Thousands of doctors began a three-day strike in British hospitals on Monday to demand higher wages, kicking off a week of strikes.
In recent months, strikes have affected several sectors of the UK, with inflation exceeding 10%.
Railway workers, nurses, border police, teachers and other professionals went on strike to demand higher wages due to higher food and energy prices.
The government began negotiating with nurses, railroad workers, and other workers. However, Wednesday, the day the government presents its budget, could be one of the biggest strike days in years.
Doctors protested on Monday and members of the British Medical Association demonstrated outside hospitals.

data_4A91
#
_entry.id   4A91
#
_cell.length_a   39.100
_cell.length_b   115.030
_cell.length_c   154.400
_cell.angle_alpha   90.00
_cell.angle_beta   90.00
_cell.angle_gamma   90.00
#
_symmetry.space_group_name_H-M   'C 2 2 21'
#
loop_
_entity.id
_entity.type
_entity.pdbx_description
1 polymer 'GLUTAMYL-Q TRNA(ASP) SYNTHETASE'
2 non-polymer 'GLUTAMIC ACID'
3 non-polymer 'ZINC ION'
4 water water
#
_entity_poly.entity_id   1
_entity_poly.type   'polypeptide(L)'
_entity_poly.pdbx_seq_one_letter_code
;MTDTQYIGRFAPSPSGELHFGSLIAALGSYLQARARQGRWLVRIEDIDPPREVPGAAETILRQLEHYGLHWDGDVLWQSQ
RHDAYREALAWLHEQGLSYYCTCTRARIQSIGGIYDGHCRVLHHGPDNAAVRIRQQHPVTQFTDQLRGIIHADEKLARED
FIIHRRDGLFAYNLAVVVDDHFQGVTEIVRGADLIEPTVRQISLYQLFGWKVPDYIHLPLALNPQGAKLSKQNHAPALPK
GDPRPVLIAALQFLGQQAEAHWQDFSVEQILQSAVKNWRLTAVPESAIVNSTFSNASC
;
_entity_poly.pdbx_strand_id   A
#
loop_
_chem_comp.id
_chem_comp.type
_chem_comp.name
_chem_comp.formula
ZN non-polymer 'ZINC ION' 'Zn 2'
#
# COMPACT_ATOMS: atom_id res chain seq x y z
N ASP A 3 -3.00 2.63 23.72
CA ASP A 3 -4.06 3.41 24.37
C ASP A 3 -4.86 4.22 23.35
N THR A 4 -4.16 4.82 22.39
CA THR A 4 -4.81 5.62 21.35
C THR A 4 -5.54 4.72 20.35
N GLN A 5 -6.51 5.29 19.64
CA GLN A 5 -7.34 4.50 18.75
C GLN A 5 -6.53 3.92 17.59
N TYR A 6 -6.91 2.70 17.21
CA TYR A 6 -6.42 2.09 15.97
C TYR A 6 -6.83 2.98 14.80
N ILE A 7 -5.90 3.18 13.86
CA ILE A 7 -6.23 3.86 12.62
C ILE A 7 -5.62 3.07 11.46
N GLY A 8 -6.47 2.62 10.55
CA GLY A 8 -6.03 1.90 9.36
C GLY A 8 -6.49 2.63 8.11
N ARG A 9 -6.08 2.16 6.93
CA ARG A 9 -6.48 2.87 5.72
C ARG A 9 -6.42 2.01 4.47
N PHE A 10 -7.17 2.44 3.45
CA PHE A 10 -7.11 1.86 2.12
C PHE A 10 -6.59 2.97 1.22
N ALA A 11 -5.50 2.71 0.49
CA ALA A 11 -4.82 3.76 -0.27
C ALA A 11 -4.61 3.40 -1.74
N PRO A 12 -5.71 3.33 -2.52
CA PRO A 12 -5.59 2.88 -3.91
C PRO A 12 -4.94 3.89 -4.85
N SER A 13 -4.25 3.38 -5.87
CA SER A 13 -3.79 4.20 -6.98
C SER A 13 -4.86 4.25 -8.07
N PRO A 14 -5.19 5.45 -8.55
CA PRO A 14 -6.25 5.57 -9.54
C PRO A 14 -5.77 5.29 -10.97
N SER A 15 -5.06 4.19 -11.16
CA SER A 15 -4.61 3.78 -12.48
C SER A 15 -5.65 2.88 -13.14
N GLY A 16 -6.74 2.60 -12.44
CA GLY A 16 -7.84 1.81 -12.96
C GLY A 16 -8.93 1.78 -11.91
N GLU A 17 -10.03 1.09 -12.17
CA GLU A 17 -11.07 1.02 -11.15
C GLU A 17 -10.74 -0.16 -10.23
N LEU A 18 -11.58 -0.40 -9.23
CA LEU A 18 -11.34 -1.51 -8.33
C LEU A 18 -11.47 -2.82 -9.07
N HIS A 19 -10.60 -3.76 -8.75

According to the Doctors Syndicate, doctors have lost 26% of their salaries since 2008, when austerity was imposed on health services.
The union has launched a campaign claiming that waiters earn more than newly graduated doctors. The latter earns about 14 pounds (15.8 euros) per hour, according to the Bahrain Monetary Agency.
“I thought becoming a doctor would make me financially independent, but I’m not,” said Becky Bates, a recent medical graduate from Central England.
“With education loans and personal loans, I was left with over £100,000 in debt from medical school. Now I can’t even fix my car if something goes wrong with my paycheck,” he laments.
The National Health Service (NHS) is plunged into a deep crisis due to austerity policies and the consequences of the pandemic, and on February 6 it was hit by its biggest strike since its inception in 1948.
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